A bill OK’d Wednesday would clear the way for a likeness of Florida educator and activist Mary McLeod Bethune to replace one of a Confederate general representing Florida in the U.S. Capitol.
None of the Confederacy nostalgists who in the past have opposed the statue switch appeared during Wednesday’s hearing.
The panel also approved an amendment authorizing the state to claim the statue of General Edmund Kirby Smith in the spot Bethune’s would occupy, and to make it available for public display.
The move to replace Smith’s statue came after renewed debate about Confederate symbols, including the battle flag ubiquitous in the South.
Legislation to remove Smith and decide who should replace him passed during the 2016 Session. The options included George Washington Jenkins Jr., founder of the Publix supermarket chain, and author and environmentalist Marjory Stoneman Douglas.
In 1904, Bethune founded the school that eventually became what is now Bethune-Cookman University in Daytona Beach.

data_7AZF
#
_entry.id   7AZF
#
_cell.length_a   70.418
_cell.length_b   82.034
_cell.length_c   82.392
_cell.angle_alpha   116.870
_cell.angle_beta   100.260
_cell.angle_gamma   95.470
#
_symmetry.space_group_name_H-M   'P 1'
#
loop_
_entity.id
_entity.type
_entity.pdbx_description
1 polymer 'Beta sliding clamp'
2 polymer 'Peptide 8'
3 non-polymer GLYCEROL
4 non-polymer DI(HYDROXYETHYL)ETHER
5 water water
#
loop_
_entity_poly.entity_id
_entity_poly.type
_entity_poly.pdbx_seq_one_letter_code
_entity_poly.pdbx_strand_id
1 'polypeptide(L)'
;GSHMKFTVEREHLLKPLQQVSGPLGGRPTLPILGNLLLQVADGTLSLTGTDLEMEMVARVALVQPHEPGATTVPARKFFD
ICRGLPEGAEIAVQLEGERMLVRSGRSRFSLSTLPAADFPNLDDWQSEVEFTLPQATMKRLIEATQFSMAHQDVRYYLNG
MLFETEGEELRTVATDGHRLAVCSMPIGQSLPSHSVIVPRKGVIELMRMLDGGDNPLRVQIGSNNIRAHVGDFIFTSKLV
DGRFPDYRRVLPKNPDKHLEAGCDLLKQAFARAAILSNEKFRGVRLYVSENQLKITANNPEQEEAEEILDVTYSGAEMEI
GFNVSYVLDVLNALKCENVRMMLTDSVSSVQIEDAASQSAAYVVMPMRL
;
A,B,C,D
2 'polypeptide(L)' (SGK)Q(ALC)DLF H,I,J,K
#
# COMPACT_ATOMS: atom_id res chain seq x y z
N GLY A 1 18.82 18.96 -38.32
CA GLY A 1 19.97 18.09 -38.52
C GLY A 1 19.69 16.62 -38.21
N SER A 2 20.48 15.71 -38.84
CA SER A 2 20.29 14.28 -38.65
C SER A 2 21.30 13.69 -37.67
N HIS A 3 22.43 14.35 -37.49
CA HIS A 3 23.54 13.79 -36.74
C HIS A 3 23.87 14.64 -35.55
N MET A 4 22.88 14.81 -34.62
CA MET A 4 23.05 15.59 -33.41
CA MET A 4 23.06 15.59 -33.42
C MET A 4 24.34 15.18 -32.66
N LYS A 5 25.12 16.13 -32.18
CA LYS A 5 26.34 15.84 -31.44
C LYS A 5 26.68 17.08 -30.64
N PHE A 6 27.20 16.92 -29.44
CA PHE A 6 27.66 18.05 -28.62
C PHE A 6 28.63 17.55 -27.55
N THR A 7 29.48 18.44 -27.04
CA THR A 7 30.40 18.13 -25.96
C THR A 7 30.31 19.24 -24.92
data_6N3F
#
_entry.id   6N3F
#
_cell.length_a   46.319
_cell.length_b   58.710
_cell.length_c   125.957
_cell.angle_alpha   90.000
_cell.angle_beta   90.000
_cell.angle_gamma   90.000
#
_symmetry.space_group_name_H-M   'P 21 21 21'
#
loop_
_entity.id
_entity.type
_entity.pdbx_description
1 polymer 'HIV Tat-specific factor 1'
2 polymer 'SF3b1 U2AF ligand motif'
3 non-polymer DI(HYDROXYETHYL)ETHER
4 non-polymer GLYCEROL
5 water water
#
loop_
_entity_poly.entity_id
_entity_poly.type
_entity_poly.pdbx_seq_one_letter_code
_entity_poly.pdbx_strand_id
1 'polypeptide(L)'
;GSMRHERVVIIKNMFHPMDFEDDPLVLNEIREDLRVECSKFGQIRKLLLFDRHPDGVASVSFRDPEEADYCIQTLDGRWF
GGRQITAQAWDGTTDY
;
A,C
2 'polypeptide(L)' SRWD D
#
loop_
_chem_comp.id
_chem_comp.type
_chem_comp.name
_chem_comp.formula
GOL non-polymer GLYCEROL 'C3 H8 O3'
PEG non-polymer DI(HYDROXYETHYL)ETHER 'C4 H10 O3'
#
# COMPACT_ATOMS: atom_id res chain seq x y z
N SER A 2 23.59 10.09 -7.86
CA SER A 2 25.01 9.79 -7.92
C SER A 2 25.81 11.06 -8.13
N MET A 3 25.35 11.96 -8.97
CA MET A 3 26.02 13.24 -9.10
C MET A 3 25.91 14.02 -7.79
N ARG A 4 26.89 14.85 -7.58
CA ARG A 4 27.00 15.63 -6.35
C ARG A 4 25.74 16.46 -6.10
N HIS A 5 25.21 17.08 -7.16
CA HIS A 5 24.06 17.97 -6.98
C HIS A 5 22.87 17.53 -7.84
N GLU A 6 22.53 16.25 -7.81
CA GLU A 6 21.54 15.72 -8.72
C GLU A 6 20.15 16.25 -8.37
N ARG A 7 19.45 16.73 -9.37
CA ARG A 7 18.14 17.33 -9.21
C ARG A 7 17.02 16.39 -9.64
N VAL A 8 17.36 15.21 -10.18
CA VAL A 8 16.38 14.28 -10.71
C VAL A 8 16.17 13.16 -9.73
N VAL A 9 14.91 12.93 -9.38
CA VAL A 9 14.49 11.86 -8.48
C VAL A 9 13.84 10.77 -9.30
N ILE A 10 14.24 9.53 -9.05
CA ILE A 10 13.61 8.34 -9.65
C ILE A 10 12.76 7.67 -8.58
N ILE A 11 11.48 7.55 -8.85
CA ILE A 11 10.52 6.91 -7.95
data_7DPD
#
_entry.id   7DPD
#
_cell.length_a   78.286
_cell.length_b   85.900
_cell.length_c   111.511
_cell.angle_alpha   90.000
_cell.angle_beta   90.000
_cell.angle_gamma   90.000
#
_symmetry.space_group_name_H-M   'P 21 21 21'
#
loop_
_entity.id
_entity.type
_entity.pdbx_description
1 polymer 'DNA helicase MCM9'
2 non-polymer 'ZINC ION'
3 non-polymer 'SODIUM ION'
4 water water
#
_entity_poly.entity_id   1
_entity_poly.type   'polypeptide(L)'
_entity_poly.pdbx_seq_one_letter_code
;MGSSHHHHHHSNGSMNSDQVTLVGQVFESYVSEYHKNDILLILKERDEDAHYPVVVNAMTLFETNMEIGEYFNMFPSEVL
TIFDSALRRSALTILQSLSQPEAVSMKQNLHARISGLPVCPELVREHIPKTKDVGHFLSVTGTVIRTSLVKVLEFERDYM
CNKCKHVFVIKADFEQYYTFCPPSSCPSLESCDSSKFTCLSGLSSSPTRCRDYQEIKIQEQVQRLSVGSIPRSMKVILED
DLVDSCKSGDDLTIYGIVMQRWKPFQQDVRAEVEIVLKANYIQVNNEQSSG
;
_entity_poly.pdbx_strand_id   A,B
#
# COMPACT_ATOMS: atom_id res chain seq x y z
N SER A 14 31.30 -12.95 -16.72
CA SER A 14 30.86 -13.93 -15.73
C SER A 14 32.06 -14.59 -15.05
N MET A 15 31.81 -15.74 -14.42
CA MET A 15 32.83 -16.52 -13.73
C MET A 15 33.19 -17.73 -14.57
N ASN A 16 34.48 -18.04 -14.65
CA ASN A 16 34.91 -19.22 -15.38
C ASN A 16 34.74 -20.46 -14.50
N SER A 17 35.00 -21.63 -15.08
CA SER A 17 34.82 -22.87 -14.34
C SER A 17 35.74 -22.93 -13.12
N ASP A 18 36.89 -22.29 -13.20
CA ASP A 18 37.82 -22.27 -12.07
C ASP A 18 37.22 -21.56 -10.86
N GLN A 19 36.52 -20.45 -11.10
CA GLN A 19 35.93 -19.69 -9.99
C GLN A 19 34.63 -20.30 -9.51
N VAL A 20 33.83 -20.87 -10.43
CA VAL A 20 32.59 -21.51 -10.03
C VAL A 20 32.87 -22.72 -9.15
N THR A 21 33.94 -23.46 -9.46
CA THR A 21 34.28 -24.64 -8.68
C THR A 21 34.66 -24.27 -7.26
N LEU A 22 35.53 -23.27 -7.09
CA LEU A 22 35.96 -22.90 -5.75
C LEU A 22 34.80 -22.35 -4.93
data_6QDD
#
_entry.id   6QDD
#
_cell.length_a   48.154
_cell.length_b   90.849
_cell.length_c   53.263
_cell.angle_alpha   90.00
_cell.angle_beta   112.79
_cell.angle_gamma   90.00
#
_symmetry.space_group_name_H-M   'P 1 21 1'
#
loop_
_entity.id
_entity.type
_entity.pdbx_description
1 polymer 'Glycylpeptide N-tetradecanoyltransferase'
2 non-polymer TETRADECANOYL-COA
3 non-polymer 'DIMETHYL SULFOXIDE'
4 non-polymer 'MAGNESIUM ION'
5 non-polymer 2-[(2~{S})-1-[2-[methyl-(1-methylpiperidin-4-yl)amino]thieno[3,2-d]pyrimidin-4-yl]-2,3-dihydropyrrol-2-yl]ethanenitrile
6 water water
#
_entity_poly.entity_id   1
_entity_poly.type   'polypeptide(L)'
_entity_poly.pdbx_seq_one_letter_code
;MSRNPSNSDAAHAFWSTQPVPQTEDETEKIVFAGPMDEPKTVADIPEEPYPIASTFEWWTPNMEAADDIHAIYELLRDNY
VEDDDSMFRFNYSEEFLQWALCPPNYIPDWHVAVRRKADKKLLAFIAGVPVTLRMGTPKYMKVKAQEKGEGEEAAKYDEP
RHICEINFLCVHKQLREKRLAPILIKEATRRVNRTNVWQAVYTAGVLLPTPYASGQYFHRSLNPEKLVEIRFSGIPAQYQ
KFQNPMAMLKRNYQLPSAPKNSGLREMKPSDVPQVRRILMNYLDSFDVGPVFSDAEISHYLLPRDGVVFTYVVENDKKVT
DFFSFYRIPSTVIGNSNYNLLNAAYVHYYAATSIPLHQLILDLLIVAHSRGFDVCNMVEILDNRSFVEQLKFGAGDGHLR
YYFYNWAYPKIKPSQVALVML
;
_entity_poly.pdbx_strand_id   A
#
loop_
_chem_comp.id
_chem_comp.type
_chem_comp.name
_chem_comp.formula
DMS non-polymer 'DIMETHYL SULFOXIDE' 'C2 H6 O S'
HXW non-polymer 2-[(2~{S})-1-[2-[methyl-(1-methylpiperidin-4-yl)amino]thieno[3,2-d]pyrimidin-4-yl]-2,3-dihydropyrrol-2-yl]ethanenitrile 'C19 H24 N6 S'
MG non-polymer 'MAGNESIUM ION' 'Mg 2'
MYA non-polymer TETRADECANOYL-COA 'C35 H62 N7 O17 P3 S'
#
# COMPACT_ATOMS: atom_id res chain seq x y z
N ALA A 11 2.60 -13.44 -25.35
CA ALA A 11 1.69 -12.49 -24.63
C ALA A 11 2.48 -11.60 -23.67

“A lot has happened in this country, with the things that went on in Charlottesville,” Henry said. “The state realized the time has come to move forward, and for the state of Florida to show the rest of the country that we’ll take the lead and be the first state to put an African American in Statuary Hall as our representative.”
The estimated cost of making the switch is $388,000. Bethune-Cookman University has offered to pick up the bill pending a fundraising effort. Each state can select two representatives to honor in the hall.
It’s not clear where Smith will land. “That’s above my pay grade,” Henry said. He is the only graduate of Bethune-Cookman University serving in the House, he said.
Bethune also served as president of the National Association of Colored Women, was an appointee of President Herbert Hoover to the White House Conference on Child Health, and was an adviser to President Franklin Roosevelt.
Each state has two statues on display in the Capitol. Florida’s other statue, a marble rendering of scientist-inventor Dr. John Gorrie of Apalachicola, a pivotal figure in the invention of air conditioning, is unaffected.